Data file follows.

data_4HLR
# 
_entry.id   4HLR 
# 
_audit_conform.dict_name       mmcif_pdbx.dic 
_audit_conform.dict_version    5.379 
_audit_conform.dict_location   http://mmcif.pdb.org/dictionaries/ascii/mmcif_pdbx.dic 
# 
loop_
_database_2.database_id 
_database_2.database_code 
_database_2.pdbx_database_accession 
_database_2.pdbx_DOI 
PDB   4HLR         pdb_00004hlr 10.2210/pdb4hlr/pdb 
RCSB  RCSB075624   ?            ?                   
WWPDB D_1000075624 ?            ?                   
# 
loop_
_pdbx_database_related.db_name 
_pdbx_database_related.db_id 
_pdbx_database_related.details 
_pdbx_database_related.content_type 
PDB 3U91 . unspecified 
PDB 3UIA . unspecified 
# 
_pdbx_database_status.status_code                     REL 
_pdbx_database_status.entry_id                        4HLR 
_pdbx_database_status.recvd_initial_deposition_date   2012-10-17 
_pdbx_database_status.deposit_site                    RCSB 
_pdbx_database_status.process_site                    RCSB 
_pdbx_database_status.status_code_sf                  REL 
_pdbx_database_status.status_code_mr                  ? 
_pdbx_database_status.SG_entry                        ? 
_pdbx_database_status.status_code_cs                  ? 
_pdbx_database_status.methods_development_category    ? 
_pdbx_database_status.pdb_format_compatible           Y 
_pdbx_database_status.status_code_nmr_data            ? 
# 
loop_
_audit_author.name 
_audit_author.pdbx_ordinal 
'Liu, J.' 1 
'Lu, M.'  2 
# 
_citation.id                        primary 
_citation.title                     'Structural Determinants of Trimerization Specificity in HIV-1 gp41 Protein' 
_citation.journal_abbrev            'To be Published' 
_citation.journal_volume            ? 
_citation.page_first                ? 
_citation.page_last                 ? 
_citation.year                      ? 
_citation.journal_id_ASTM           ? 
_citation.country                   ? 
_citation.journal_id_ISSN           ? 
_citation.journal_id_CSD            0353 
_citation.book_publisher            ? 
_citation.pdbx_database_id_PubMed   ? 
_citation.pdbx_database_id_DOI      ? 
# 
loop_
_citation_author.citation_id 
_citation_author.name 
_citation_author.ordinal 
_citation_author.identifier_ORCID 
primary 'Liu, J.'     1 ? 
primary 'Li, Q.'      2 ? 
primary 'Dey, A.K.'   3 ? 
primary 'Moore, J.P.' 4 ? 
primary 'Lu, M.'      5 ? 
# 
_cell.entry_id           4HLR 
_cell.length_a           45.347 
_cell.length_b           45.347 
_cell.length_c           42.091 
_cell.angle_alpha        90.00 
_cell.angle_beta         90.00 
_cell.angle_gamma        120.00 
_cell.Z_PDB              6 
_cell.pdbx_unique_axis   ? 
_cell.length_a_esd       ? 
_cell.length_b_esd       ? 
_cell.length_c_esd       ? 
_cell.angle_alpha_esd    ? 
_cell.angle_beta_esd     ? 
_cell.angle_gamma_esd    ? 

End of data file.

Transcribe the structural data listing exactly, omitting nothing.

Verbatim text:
data_4HLR
# 
_entry.id   4HLR 
# 
_audit_conform.dict_name       mmcif_pdbx.dic 
_audit_conform.dict_version    5.379 
_audit_conform.dict_location   http://mmcif.pdb.org/dictionaries/ascii/mmcif_pdbx.dic 
# 
loop_
_database_2.database_id 
_database_2.database_code 
_database_2.pdbx_database_accession 
_database_2.pdbx_DOI 
PDB   4HLR         pdb_00004hlr 10.2210/pdb4hlr/pdb 
RCSB  RCSB075624   ?            ?                   
WWPDB D_1000075624 ?            ?                   
# 
loop_
_pdbx_database_related.db_name 
_pdbx_database_related.db_id 
_pdbx_database_related.details 
_pdbx_database_related.content_type 
PDB 3U91 . unspecified 
PDB 3UIA . unspecified 
# 
_pdbx_database_status.status_code                     REL 
_pdbx_database_status.entry_id                        4HLR 
_pdbx_database_status.recvd_initial_deposition_date   2012-10-17 
_pdbx_database_status.deposit_site                    RCSB 
_pdbx_database_status.process_site                    RCSB 
_pdbx_database_status.status_code_sf                  REL 
_pdbx_database_status.status_code_mr                  ? 
_pdbx_database_status.SG_entry                        ? 
_pdbx_database_status.status_code_cs                  ? 
_pdbx_database_status.methods_development_category    ? 
_pdbx_database_status.pdb_format_compatible           Y 
_pdbx_database_status.status_code_nmr_data            ? 
# 
loop_
_audit_author.name 
_audit_author.pdbx_ordinal 
'Liu, J.' 1 
'Lu, M.'  2 
# 
_citation.id                        primary 
_citation.title                     'Structural Determinants of Trimerization Specificity in HIV-1 gp41 Protein' 
_citation.journal_abbrev            'To be Published' 
_citation.journal_volume            ? 
_citation.page_first                ? 
_citation.page_last                 ? 
_citation.year                      ? 
_citation.journal_id_ASTM           ? 
_citation.country                   ? 
_citation.journal_id_ISSN           ? 
_citation.journal_id_CSD            0353 
_citation.book_publisher            ? 
_citation.pdbx_database_id_PubMed   ? 
_citation.pdbx_database_id_DOI      ? 
# 
loop_
_citation_author.citation_id 
_citation_author.name 
_citation_author.ordinal 
_citation_author.identifier_ORCID 
primary 'Liu, J.'     1 ? 
primary 'Li, Q.'      2 ? 
primary 'Dey, A.K.'   3 ? 
primary 'Moore, J.P.' 4 ? 
primary 'Lu, M.'      5 ? 
# 
_cell.entry_id           4HLR 
_cell.length_a           45.347 
_cell.length_b           45.347 
_cell.length_c           42.091 
_cell.angle_alpha        90.00 
_cell.angle_beta         90.00 
_cell.angle_gamma        120.00 
_cell.Z_PDB              6 
_cell.pdbx_unique_axis   ? 
_cell.length_a_esd       ? 
_cell.length_b_esd       ? 
_cell.length_c_esd       ? 
_cell.angle_alpha_esd    ? 
_cell.angle_beta_esd     ? 
_cell.angle_gamma_esd    ? 